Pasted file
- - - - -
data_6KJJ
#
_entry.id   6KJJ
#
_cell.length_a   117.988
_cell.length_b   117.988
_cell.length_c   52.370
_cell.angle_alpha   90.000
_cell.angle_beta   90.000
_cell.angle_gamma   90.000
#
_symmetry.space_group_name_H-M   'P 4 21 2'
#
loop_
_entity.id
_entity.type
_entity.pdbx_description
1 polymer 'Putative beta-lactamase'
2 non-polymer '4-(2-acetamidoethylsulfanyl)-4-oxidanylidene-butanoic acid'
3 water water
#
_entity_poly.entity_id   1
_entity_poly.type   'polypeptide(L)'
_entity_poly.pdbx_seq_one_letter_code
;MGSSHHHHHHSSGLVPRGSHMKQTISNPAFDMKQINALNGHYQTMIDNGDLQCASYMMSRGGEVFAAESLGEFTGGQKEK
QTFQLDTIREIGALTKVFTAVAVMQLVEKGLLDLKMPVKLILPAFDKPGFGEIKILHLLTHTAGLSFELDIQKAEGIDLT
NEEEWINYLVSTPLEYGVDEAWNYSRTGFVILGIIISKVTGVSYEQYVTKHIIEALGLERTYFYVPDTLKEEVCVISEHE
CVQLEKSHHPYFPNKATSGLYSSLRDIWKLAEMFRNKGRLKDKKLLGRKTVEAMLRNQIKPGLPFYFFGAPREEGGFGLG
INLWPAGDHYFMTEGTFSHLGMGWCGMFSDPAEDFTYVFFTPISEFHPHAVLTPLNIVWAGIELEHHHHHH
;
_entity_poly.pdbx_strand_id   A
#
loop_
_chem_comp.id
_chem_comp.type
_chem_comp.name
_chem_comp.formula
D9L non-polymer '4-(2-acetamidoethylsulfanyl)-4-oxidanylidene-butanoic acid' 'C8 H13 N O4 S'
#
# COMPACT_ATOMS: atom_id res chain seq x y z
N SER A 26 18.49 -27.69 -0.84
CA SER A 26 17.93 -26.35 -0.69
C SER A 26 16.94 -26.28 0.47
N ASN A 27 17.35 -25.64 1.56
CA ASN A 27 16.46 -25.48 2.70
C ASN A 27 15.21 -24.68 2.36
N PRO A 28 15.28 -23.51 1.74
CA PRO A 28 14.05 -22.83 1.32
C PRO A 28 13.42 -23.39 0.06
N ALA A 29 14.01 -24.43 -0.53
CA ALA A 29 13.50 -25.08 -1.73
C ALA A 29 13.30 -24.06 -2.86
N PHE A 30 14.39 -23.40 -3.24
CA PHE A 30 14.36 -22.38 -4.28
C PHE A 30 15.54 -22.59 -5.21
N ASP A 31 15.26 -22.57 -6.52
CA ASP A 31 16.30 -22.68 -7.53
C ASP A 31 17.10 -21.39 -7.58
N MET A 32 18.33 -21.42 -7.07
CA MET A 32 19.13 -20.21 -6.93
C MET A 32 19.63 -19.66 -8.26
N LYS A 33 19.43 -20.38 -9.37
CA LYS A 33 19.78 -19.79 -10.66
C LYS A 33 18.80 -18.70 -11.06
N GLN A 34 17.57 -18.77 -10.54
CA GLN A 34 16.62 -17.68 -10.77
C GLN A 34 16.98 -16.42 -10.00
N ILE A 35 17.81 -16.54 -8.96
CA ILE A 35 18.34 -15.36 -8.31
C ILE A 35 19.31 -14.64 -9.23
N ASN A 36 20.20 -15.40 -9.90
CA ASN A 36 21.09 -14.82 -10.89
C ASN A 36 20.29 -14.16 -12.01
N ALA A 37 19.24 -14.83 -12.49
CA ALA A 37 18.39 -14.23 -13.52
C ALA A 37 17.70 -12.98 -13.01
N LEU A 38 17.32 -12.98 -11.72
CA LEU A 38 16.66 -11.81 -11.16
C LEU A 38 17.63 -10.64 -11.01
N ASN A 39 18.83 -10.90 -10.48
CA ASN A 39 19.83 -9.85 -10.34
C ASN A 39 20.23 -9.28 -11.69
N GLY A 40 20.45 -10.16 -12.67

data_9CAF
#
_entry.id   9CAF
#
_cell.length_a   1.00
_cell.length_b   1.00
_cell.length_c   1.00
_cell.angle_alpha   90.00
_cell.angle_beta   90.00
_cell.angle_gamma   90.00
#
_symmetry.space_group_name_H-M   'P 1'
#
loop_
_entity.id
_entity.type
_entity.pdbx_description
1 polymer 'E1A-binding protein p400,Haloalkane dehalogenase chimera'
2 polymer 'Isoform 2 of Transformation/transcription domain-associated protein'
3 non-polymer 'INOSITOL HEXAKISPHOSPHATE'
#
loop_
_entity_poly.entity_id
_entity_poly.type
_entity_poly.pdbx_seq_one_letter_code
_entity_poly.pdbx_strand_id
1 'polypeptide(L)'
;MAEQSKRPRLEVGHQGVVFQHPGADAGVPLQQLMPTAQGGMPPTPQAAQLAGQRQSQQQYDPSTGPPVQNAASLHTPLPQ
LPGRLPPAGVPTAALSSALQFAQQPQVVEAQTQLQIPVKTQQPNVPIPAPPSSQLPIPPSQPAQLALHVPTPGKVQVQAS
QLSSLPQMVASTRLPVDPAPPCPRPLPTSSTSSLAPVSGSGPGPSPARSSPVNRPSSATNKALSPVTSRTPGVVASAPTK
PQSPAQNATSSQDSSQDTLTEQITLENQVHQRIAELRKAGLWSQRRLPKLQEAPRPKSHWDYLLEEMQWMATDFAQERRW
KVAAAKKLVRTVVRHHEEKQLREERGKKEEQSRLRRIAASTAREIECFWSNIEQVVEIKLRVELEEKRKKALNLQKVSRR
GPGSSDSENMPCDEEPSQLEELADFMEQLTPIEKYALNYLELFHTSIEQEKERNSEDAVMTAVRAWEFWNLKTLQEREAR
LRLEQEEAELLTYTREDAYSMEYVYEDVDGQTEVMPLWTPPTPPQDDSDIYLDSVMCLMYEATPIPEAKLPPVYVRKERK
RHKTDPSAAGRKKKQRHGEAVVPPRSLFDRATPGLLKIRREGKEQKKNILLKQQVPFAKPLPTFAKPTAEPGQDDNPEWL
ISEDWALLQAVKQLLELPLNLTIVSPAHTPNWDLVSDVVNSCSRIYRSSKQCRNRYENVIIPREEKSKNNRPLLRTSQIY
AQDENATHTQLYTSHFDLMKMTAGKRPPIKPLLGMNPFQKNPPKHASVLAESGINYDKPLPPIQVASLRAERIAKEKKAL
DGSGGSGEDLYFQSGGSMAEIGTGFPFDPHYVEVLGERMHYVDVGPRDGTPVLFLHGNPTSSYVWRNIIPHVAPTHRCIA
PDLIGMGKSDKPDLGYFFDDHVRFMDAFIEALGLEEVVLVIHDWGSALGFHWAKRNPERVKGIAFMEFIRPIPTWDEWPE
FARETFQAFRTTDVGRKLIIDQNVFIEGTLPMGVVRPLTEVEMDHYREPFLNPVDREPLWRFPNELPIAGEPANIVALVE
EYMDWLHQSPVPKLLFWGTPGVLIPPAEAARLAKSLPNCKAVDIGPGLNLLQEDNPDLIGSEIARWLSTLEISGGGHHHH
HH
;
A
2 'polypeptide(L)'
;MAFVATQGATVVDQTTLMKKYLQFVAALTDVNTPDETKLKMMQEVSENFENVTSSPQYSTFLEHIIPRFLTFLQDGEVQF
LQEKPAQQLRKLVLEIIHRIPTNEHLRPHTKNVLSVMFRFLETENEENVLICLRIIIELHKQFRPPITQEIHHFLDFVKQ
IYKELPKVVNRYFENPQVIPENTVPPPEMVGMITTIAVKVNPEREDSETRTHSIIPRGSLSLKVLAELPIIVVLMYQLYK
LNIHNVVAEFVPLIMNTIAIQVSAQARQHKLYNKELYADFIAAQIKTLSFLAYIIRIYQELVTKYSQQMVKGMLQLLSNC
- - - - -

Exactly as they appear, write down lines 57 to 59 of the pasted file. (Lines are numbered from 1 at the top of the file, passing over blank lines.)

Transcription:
CA ASP A 31 16.30 -22.68 -7.53
C ASP A 31 17.10 -21.39 -7.58
N MET A 32 18.33 -21.42 -7.07